Cambodian genocide defendant says infamous sign detailing prison regulations a fabrication

By Sopheng Cheang, Gaea News Network
Monday, April 27, 2009

Khmer Rouge jailer: infamous regulations sign fake

PHNOM PENH, Cambodia — A Khmer Rouge jail chief on trial for the torture and execution of thousands of people said Monday that an infamous sign listing prison regulations was fabricated by Vietnamese who overthrew the late 1970s regime.

Kaing Guek Eav, 66, alias Duch, commanded Phnom Penh’s S-21 prison, where as many as 16,000 men, women and children are believed to have been tortured before being sent to their deaths.

He is being tried by a U.N.-assisted genocide tribunal for crimes against humanity, war crimes, murder and torture. An estimated 1.7 million Cambodians died under the 1975-79 communist Khmer Rouge regime from forced labor, starvation, medical neglect and executions.

Duch’s prison is now the Tuol Sleng Genocide Museum, and its exhibits include a sign purporting to show 10 “security regulations” during his time in command. The museum is a major tourist attraction in the Cambodian capital.

“While getting lashes or electrification you must not cry at all,” and “If you disobey any point of my regulations you shall get either ten lashes or five shocks of electric discharge,” were among the rules, which have been reproduced in Cambodian and English.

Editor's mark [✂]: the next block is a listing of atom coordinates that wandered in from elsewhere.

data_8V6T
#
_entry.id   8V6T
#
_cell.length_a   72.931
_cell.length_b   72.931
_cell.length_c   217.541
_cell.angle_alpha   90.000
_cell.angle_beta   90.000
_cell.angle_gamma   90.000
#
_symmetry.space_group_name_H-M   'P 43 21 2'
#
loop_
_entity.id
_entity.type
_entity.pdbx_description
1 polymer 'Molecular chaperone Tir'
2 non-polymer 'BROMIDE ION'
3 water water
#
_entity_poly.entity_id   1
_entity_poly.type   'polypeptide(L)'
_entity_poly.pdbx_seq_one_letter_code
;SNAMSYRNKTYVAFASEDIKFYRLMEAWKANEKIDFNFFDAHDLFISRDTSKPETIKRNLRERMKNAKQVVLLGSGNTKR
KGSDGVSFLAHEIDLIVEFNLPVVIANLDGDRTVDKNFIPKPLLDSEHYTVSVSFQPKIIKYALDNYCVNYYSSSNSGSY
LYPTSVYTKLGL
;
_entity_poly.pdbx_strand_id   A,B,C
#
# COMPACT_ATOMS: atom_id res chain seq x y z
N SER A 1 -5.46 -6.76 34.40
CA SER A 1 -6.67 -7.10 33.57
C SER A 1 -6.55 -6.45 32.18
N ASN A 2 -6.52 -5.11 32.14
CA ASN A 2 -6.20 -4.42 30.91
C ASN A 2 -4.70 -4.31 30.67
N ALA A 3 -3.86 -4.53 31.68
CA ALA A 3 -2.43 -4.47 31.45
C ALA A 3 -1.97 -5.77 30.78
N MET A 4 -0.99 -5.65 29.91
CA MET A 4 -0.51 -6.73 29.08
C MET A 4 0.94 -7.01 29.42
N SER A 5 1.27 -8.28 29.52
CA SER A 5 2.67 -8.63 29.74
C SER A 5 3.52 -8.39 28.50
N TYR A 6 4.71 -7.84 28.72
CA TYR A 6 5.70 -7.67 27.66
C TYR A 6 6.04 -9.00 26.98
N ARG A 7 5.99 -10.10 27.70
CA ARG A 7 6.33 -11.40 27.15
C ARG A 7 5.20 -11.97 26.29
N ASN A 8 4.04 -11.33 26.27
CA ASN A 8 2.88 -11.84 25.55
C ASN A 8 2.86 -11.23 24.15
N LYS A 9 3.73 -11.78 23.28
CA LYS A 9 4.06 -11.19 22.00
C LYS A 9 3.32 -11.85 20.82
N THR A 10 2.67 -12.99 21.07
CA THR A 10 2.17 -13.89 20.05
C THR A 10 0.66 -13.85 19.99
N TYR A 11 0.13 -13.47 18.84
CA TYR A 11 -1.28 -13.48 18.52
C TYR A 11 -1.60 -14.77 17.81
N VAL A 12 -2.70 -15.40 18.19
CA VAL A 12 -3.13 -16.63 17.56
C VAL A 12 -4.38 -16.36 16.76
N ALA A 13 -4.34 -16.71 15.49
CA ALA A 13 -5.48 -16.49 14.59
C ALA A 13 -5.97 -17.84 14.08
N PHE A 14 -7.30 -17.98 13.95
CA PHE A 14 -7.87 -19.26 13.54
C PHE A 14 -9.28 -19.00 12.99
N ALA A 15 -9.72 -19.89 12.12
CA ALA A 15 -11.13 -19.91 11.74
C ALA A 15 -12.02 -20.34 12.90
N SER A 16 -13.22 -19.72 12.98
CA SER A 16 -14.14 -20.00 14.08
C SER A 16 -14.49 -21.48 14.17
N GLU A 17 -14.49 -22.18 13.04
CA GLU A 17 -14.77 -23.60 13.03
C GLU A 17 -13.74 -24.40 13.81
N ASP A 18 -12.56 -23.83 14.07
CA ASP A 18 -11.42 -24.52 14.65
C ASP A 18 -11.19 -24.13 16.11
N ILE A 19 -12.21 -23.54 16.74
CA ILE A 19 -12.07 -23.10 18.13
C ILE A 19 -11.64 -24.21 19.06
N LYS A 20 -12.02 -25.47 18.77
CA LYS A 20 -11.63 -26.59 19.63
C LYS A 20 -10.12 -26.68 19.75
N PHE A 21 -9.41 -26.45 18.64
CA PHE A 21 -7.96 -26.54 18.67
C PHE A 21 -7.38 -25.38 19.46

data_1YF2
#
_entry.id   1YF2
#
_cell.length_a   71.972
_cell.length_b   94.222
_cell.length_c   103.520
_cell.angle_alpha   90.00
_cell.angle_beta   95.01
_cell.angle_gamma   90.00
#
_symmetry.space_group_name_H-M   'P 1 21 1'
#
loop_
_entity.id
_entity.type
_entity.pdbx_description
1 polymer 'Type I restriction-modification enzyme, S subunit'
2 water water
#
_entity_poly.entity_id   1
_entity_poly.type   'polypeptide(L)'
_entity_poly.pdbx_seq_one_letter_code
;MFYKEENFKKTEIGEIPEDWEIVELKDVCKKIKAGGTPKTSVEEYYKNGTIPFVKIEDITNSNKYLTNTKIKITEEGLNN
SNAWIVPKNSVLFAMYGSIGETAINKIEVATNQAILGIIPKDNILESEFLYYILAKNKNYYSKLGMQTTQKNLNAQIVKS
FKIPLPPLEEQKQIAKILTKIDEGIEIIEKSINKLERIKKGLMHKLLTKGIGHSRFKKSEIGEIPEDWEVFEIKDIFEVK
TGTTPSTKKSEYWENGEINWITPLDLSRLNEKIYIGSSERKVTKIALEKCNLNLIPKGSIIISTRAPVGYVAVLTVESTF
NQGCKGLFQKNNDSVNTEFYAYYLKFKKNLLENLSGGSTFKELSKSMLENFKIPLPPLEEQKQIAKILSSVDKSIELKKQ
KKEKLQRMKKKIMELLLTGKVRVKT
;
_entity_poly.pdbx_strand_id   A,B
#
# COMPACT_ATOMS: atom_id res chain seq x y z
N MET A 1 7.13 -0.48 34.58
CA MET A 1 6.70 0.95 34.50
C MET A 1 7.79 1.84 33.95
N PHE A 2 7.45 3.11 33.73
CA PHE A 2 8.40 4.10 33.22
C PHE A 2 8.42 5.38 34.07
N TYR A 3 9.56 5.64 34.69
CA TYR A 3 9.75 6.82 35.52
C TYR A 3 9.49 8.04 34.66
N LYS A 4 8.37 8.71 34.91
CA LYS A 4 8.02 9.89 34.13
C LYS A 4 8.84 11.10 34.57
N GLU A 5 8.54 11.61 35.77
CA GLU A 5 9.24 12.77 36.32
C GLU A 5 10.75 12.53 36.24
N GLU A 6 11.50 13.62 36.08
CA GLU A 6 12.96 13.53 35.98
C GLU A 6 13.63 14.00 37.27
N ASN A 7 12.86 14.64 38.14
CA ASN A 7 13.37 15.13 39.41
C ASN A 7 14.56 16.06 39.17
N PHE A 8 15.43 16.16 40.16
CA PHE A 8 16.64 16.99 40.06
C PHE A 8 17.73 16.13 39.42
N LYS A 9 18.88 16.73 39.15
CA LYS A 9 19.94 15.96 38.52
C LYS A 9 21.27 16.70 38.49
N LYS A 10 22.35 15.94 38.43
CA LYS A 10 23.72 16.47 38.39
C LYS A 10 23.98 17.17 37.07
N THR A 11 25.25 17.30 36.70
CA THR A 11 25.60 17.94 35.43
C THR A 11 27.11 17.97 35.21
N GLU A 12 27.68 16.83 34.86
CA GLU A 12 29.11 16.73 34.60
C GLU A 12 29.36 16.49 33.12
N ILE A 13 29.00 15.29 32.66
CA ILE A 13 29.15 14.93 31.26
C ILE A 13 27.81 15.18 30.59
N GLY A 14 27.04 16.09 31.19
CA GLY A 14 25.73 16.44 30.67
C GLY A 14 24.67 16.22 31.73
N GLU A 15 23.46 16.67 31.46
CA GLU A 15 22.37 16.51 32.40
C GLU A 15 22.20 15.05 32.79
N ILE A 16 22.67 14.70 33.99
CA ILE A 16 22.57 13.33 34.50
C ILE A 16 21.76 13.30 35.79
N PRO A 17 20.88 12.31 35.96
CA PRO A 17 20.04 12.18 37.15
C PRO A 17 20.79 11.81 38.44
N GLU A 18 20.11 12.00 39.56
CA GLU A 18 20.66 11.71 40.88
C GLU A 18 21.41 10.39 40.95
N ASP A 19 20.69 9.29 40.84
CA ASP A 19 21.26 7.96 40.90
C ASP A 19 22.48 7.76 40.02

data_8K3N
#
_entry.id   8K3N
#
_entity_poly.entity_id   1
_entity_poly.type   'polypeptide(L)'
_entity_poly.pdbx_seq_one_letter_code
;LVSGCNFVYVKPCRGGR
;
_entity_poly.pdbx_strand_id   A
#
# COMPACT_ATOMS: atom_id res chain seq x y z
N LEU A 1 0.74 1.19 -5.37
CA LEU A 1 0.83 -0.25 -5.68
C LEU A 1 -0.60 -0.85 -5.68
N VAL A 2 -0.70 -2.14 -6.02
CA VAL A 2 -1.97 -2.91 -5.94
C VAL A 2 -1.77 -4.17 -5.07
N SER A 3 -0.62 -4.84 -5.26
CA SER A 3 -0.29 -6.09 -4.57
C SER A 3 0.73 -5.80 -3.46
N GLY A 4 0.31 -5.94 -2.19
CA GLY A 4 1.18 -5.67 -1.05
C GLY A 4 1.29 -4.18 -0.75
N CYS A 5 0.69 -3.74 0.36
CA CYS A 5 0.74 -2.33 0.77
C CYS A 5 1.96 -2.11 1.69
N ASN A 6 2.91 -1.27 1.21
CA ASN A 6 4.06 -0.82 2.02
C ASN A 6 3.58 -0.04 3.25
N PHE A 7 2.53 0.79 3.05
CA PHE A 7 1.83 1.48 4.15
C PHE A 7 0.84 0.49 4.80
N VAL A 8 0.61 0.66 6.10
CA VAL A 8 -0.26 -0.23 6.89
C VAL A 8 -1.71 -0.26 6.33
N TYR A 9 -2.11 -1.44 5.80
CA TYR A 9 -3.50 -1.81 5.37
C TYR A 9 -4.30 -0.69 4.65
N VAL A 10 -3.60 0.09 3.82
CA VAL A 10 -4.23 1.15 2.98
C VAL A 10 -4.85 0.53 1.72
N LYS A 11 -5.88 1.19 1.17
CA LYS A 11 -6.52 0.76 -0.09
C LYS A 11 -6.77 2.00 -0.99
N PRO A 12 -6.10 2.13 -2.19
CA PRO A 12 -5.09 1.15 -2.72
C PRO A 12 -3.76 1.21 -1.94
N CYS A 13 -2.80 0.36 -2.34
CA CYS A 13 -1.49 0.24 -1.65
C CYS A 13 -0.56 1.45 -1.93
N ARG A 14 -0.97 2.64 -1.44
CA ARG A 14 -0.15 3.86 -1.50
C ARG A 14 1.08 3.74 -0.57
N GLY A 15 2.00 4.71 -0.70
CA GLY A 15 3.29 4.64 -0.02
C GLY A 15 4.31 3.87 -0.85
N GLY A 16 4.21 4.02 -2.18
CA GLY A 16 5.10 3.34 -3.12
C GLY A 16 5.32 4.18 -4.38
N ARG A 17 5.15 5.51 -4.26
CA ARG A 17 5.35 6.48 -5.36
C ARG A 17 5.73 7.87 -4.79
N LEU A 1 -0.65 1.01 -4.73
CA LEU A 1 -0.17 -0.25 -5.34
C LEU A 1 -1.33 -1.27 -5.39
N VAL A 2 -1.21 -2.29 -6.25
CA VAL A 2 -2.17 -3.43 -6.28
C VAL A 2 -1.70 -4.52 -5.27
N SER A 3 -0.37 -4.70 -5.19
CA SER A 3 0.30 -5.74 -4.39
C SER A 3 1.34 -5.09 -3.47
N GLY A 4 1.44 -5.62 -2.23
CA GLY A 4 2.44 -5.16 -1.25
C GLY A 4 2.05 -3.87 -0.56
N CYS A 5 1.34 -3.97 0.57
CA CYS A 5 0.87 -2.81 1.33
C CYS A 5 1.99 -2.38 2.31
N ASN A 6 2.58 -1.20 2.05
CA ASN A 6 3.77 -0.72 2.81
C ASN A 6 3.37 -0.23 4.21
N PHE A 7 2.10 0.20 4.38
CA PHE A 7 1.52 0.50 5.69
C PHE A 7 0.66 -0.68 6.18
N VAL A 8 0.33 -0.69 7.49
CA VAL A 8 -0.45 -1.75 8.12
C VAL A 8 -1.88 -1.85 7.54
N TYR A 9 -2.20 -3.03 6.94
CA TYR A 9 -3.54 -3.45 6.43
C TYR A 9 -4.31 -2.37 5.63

Duch has admitted overseeing torture and execution, but denies the prison had such rules. He freely admits the prison was part of the Khmer Rouge’s system of oppression, and said last week that one reason he has admitted to its activities was his anger at an interview the late Khmer Rouge leader Pol Pot gave claiming that the group’s atrocities were actually committed by the Vietnamese.

After the xenophobic Khmer Rouge regime began attacks on Vietnamese border villages, Hanoi responded with an invasion in late 1978 and was able to oust the Khmer Rouge regime in early 1979. After discovering S-21, where freshly killed prisoners were found chained to bed frames, they helped establish the museum. Its most striking feature is haunting portraits of many of the victims, discovered among the copious documentation left behind by Duch.

Duch in his testimony Monday said that the rules for prisoners he was alleged to have established never existed and were “fabricated by Vietnamese when they came in.”

Duch also said his daily duties were to look after interrogation documents and prisoners’ forced confessions although at least once he personally interrogated a very important prisoner.

He said he was appointed to his job in March 1976 because he was much better at interrogation than his predecessor. Previous testimony in his trial described how he headed a jungle prison during the 1970-75 civil war that brought the Khmer Rouge to power.

Another reason he was appointed was because “I was the one who was very faithful and honest to” to the Khmer Rouge, he said.

Duch is the first senior Khmer Rouge figure to face trial, and the only one to acknowledge responsibility for his actions. The other four in custody are likely to be tried in the next year or two.

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